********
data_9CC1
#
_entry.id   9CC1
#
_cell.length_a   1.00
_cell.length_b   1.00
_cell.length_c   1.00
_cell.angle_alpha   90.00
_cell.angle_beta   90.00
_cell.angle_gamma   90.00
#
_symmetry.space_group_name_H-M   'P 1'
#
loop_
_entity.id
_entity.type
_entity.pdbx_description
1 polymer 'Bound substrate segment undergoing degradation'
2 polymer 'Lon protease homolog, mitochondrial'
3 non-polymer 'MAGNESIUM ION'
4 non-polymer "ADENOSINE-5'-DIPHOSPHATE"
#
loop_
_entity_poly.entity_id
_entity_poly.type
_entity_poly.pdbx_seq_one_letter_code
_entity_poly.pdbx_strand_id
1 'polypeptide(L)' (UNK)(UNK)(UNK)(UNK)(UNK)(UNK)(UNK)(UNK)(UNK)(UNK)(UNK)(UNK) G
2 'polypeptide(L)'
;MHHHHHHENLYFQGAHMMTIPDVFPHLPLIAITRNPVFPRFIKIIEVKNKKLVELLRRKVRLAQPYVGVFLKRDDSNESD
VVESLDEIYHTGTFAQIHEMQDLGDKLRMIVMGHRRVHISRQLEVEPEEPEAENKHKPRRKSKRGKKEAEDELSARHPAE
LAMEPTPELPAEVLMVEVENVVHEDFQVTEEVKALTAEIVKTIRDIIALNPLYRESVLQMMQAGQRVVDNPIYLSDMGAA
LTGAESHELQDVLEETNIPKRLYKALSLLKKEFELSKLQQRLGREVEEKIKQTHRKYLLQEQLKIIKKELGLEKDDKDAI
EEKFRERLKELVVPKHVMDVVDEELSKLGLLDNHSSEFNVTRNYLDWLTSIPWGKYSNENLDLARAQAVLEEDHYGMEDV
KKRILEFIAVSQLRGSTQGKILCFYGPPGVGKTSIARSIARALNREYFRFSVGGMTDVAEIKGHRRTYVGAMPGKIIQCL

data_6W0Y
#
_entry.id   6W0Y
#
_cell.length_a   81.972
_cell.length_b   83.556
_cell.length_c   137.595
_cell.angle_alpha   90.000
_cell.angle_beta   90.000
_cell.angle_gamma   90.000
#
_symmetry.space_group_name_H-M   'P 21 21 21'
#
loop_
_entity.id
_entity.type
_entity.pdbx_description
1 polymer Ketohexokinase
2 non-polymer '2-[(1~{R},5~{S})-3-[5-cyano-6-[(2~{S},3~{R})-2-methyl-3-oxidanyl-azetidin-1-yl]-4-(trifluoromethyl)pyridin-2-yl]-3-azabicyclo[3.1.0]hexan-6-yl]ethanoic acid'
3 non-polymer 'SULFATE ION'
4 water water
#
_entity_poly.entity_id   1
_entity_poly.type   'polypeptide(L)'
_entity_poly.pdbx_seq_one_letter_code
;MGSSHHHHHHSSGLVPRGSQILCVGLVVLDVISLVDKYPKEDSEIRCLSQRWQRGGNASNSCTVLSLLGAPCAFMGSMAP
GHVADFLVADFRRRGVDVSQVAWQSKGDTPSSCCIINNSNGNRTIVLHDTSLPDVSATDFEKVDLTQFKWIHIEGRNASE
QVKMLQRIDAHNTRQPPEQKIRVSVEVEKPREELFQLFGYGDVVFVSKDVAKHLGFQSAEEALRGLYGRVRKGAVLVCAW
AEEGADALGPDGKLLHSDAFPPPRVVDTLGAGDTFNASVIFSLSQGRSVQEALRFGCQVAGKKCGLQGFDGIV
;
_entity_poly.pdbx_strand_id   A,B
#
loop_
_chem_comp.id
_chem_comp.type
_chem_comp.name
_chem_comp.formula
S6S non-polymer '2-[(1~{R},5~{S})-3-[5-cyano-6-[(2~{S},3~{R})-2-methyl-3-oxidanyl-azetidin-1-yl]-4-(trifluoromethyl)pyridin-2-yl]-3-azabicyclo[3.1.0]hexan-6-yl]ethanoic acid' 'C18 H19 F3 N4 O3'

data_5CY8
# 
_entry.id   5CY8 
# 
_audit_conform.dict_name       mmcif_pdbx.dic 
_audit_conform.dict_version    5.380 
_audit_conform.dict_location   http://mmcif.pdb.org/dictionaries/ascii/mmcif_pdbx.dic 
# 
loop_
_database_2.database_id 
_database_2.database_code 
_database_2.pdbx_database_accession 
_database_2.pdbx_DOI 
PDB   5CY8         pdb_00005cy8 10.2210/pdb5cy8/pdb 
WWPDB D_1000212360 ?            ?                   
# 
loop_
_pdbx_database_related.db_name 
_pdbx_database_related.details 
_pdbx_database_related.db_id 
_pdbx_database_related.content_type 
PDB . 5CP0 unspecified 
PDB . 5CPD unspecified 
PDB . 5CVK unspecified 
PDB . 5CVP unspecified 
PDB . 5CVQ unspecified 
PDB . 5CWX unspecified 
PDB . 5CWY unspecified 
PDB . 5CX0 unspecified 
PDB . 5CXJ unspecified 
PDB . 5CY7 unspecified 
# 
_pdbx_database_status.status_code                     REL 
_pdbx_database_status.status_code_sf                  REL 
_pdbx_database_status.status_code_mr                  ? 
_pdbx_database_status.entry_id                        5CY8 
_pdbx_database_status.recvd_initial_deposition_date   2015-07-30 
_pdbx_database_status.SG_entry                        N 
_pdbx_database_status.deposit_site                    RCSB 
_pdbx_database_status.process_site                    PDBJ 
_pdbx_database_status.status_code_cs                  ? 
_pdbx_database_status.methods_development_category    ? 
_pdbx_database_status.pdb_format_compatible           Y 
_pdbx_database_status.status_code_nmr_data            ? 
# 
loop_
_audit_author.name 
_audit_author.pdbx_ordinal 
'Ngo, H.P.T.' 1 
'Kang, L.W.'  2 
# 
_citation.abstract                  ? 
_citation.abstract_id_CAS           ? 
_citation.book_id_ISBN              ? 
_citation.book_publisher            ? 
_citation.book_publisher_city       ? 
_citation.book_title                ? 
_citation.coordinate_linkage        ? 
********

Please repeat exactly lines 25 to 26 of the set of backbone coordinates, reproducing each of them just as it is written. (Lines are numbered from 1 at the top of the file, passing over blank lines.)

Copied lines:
_entity_poly.type
_entity_poly.pdbx_seq_one_letter_code